During opioid press conference, Sessions says Justice Department will investigate GOP memo claims

Attorney General

Jeff Sessions

U.S. Attorney General Jeff Sessions. mark reinstein / Shutterstock.com

Attorney General Jeff Sessions told reporters Tuesday that the Justice Department is investigating claims in a GOP memo that prosecutors failed to fully disclose the source of evidence presented to the Foreign Intelligence Surveillance Court.

Sessions made the disclosure during a press conference about the formation of a Justice Department task force to fight the opioid epidemic, Politico reports.

The GOP memo says a Russia dossier partly financed by the Clinton campaign was an “essential part” of an application for surveillance of a former campaign adviser to Donald Trump, but the Democratic connection was not disclosed.

“We believe the Department of Justice must adhere to the high standards in the FISA court and, yes, it will be investigated,” Sessions said. “And I think that’s just the appropriate thing.”

The subject of the press conference was the creation of a Prescription Interdiction & Litigation Task Force in the Justice Department, which will be known as the PIL Task Force. The task force will use federal civil and criminal remedies to target the unlawful practices of opioid manufacturers and distributors, report the Washington Post and CBS News. A press release is here.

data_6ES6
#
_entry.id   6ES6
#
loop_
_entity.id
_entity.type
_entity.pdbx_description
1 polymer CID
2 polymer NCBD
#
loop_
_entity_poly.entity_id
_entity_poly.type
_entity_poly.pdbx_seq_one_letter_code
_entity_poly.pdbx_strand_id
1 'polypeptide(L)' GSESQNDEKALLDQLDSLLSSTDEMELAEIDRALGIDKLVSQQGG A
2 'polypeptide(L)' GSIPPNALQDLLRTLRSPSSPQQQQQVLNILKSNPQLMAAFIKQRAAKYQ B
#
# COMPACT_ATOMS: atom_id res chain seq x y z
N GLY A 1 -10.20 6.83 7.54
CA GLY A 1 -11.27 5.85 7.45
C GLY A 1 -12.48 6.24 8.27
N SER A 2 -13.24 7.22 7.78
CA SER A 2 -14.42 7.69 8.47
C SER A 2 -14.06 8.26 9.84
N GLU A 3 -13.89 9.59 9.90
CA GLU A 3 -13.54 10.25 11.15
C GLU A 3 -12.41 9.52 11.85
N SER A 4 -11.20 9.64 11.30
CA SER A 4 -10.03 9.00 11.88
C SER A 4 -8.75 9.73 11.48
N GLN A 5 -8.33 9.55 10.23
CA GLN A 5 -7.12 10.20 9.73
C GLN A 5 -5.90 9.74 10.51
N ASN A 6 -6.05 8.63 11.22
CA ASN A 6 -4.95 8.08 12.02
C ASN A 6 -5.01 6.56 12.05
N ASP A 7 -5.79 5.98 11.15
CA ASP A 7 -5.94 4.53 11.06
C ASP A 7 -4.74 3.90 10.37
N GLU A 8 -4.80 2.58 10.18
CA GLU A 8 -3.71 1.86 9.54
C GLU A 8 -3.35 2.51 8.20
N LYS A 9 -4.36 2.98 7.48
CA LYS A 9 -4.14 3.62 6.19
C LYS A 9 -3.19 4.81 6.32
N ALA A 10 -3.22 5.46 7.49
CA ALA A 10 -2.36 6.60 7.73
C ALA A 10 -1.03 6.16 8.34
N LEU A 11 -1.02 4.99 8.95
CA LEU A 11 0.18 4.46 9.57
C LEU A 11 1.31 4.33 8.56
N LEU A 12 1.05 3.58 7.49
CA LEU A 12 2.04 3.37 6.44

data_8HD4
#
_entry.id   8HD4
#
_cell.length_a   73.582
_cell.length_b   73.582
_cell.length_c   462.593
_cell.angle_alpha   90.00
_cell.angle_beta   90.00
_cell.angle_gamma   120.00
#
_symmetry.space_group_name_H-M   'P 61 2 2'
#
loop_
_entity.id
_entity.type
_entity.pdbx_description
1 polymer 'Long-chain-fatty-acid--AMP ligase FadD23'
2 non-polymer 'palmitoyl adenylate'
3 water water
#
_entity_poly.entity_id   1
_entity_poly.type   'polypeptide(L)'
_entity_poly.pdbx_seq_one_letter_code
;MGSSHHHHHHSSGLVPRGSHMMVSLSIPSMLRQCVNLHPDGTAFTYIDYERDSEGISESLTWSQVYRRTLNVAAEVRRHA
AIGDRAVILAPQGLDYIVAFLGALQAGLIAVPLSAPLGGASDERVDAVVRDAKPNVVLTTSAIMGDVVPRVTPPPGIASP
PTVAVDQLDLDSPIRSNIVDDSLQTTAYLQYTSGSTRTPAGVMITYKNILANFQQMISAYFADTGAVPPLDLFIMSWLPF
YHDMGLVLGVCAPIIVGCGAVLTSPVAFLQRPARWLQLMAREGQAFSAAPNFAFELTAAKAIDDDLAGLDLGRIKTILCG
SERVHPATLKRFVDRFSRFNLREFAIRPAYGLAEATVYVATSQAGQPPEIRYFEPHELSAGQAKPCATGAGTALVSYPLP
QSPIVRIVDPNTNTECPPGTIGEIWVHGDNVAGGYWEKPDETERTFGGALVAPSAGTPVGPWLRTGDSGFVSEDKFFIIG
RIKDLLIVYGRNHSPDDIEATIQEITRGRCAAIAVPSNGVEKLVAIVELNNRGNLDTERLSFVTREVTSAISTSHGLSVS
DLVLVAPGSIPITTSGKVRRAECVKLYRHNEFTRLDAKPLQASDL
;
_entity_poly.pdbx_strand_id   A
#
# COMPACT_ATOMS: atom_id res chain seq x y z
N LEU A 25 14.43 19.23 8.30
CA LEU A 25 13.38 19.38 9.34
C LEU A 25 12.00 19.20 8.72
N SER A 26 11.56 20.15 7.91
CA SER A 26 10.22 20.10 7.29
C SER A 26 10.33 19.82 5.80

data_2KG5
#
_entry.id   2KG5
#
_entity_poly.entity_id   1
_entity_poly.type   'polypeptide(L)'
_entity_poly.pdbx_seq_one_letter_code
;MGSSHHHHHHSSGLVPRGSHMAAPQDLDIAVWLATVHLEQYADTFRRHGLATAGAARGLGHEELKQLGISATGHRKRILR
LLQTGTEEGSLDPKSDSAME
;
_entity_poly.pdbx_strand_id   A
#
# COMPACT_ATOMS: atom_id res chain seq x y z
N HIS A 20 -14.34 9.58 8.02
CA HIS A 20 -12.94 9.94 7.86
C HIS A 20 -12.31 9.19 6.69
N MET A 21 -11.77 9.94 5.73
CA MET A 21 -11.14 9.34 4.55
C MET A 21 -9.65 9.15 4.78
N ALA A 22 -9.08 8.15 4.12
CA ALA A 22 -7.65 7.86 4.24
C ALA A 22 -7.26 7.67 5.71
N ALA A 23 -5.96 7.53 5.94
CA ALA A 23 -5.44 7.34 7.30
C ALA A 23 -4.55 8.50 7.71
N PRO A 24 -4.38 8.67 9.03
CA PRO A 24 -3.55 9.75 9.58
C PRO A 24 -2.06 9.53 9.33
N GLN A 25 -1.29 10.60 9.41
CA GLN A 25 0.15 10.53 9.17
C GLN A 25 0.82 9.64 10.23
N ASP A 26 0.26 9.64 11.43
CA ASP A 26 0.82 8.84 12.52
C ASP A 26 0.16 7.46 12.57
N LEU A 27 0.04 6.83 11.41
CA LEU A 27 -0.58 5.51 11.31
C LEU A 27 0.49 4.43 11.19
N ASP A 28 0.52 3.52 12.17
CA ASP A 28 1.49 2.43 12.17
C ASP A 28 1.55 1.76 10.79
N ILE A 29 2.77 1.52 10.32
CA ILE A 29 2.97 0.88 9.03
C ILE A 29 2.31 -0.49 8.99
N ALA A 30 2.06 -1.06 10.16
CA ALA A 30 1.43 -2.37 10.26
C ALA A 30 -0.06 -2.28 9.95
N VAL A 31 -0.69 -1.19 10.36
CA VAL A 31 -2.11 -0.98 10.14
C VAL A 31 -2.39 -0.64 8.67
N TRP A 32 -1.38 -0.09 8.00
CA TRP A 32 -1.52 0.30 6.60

The Justice Department will also file a statement of interest in a multidistrict action involving hundreds of lawsuits against opioid manufacturers and distributors. The statement will argue the federal government should be reimbursed for the costs it has incurred in the opioid epidemic.

PIL will examine existing lawsuits by state and local governments to examine what help, if any, that federal law can provide, according to the press release. The task force will also use criminal and civil actions to ensure that distributors and pharmacies are obeying Drug Enforcement Administration rules designed to prevent diversion and improper prescribing.

The Justice Department will target the opioid crisis from “every angle,” Sessions said.

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ACLU sues over ICE’s detention of immigrant mom, 7-year-old daughter in separate facilities

Immigration Law

Otay Mesa

The Otay Mesa Detention Center in San Diego. Photo by Earnie Grafton.

The American Civil Liberties has sued the Trump administration on behalf of a Congolese woman and her 7-year-old daughter who were separated by immigration officials and sent to different detention facilities, despite having passed a “credible fear interview.”

The Washington Post, the Wall Street Journal and the Associated Press have the story.

The mother and daughter have been separated for close to four months, with the daughter, called “S.S.” in the suit, staying at a facility in Chicago and the mother, called “Mrs. L.,” at the Otay Mesa Detention Center in San Diego. They left the Congo fearing for their lives because they are Catholic and government security forces there have killed Catholics protesting against the country’s president, the ACLU’s complaint says.